First Full arrest

Zredmond

Forum Probie
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So after working stand by at an event this weekend, I got my first cardiac arrest. It came out of no where, and turned to be a very stressful call. I understand why now in EMT class they stress CPR so much, but I'm noticing that a lot of students don't take it seriously. Everyone has a mentality that it's super easy, and anyone can do CPR; which is correct, If the patient is a half bodied plastic manican. But when you've got 200 people staring at you looking at YOU for the answer, the scenario becomes a little different. When you look down and see this human being lifeless on the ground in a very public place, with all eyes on you, suddenly everything changes. Luckily for me I was able to brush off all the other stuff and be able to get right to work, but I know a few people who work in EMS who would freeze, and become too distracted by the emotional aspect. Not really a question, but just sharing some thoughts about this.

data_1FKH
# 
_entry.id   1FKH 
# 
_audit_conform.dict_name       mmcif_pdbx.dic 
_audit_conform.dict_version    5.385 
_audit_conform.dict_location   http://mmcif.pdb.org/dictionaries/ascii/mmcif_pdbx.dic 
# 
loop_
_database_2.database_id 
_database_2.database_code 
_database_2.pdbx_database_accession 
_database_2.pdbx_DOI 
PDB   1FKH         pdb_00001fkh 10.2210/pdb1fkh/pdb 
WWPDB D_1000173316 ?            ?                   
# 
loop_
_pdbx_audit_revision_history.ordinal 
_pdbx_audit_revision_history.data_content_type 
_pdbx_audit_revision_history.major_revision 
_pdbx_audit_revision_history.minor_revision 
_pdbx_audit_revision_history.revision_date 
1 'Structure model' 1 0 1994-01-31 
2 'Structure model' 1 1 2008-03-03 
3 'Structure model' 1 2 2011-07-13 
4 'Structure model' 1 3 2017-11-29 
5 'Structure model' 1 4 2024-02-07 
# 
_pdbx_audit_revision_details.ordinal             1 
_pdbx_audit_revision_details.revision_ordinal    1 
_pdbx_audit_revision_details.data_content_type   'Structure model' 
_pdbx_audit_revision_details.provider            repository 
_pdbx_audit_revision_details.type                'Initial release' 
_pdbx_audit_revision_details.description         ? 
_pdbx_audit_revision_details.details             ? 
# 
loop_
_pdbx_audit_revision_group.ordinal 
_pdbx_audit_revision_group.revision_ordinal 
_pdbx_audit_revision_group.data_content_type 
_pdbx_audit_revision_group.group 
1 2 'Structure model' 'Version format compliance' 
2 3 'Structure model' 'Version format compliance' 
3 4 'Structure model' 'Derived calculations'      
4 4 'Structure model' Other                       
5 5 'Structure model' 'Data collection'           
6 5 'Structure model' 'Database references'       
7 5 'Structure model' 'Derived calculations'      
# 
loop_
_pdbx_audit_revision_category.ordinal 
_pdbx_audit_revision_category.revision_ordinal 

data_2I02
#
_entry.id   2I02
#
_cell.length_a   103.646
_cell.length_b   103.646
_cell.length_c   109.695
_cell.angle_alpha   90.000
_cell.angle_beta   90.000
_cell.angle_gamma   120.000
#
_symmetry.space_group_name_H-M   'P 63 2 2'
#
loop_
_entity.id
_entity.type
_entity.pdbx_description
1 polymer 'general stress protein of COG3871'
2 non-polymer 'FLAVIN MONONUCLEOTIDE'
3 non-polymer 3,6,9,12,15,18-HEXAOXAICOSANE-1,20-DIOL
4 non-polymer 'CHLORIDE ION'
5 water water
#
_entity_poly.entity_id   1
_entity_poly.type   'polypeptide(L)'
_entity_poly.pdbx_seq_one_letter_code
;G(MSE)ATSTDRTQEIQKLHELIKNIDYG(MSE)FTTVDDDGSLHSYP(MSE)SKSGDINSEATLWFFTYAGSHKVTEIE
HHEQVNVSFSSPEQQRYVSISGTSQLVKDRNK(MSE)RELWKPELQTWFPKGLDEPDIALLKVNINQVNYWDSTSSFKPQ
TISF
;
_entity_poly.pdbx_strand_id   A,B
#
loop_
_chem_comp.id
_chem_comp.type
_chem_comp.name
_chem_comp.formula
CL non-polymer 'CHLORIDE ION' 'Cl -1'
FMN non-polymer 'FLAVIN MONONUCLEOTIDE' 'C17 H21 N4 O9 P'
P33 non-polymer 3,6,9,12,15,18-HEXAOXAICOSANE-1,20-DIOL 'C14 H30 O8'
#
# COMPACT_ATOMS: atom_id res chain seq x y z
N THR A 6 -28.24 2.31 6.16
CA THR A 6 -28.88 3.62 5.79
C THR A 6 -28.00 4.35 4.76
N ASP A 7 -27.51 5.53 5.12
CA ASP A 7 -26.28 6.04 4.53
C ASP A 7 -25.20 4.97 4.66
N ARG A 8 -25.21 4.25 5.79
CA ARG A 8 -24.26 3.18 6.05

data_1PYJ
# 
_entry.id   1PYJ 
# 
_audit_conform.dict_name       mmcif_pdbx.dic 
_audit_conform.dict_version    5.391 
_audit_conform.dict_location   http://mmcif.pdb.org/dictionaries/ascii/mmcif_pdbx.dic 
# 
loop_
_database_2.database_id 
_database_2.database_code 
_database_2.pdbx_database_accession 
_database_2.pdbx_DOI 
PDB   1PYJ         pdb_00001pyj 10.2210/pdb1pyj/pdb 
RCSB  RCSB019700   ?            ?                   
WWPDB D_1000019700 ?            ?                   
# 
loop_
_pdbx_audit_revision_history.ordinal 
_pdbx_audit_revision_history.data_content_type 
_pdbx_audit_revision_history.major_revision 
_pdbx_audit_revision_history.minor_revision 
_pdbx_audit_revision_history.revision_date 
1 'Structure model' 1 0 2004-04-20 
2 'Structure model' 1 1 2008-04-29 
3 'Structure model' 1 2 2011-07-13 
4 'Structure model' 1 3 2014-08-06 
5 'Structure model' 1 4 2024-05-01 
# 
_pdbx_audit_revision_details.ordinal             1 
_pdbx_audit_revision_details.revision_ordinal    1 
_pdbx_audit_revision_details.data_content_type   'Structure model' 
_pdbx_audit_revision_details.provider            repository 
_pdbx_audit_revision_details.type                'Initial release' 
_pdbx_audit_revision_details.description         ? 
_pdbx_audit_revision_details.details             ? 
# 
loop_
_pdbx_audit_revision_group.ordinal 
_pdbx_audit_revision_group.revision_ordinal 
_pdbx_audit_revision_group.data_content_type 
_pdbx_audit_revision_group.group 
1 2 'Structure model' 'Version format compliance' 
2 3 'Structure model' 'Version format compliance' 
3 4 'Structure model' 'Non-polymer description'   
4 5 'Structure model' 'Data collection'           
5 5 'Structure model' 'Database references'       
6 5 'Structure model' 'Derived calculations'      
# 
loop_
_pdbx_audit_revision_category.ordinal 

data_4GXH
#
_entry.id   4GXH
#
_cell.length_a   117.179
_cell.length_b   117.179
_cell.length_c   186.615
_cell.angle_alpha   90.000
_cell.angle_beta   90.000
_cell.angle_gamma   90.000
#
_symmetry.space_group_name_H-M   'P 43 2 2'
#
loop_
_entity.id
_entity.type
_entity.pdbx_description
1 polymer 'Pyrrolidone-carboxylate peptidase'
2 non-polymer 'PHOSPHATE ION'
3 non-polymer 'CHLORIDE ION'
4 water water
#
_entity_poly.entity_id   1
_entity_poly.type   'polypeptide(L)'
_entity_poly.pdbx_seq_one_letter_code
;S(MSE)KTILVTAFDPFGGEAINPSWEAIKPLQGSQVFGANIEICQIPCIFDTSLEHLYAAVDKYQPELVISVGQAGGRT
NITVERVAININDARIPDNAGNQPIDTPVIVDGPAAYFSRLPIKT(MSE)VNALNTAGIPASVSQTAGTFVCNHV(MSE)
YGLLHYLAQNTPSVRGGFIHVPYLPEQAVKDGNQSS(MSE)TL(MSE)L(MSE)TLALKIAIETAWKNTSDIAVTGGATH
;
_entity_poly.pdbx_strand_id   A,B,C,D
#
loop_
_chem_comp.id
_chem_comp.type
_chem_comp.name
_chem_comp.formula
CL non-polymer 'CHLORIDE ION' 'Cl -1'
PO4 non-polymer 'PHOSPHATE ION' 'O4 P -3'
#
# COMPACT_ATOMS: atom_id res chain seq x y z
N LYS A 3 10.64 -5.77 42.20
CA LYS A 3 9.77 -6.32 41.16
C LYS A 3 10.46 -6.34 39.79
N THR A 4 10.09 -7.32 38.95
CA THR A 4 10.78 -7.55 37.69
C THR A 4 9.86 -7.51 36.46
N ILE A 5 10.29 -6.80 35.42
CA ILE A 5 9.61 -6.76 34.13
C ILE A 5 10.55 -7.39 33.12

cprted

Forum Captain
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Once you get comfortable, these calls will become pretty straightforward. Once in a while there will be something odd thrown in, but just remember principals of management ... quality chest compressions, don't delay defibrillation, don't over bag.

To a be a little nitpicky just for a moment, what is a "full" arrest? Is there such a thing as a "partial" arrest? Its not just you, everybody says it. I think it comes from describing patients as "full code," meaning, if they arrest, they get all interventions. We should all try to get in the habit of calling these "cardiac arrest" or simply "arrest" and drop the meaningless "full."

George Carlin sums up this phenomena pretty well ... not that this needs saying ... NSFW


That's my 1.5 cents (exchange rate sucks these days).